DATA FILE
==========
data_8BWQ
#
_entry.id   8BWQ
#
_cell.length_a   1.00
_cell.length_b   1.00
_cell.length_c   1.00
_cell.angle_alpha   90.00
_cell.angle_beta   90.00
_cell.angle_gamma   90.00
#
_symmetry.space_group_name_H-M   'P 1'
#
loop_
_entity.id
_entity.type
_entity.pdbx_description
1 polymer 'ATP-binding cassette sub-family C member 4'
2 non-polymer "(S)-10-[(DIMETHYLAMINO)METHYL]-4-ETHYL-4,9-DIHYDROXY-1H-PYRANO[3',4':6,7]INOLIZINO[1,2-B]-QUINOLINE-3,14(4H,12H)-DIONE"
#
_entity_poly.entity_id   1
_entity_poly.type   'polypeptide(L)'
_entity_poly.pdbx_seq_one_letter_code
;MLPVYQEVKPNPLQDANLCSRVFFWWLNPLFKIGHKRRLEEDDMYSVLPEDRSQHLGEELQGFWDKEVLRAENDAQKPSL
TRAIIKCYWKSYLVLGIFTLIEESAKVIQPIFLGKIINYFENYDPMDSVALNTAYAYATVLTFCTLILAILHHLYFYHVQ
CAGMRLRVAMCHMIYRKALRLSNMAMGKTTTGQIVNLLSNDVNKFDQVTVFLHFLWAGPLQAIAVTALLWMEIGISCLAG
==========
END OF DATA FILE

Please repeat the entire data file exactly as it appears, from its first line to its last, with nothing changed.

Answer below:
data_8BWQ
#
_entry.id   8BWQ
#
_cell.length_a   1.00
_cell.length_b   1.00
_cell.length_c   1.00
_cell.angle_alpha   90.00
_cell.angle_beta   90.00
_cell.angle_gamma   90.00
#
_symmetry.space_group_name_H-M   'P 1'
#
loop_
_entity.id
_entity.type
_entity.pdbx_description
1 polymer 'ATP-binding cassette sub-family C member 4'
2 non-polymer "(S)-10-[(DIMETHYLAMINO)METHYL]-4-ETHYL-4,9-DIHYDROXY-1H-PYRANO[3',4':6,7]INOLIZINO[1,2-B]-QUINOLINE-3,14(4H,12H)-DIONE"
#
_entity_poly.entity_id   1
_entity_poly.type   'polypeptide(L)'
_entity_poly.pdbx_seq_one_letter_code
;MLPVYQEVKPNPLQDANLCSRVFFWWLNPLFKIGHKRRLEEDDMYSVLPEDRSQHLGEELQGFWDKEVLRAENDAQKPSL
TRAIIKCYWKSYLVLGIFTLIEESAKVIQPIFLGKIINYFENYDPMDSVALNTAYAYATVLTFCTLILAILHHLYFYHVQ
CAGMRLRVAMCHMIYRKALRLSNMAMGKTTTGQIVNLLSNDVNKFDQVTVFLHFLWAGPLQAIAVTALLWMEIGISCLAG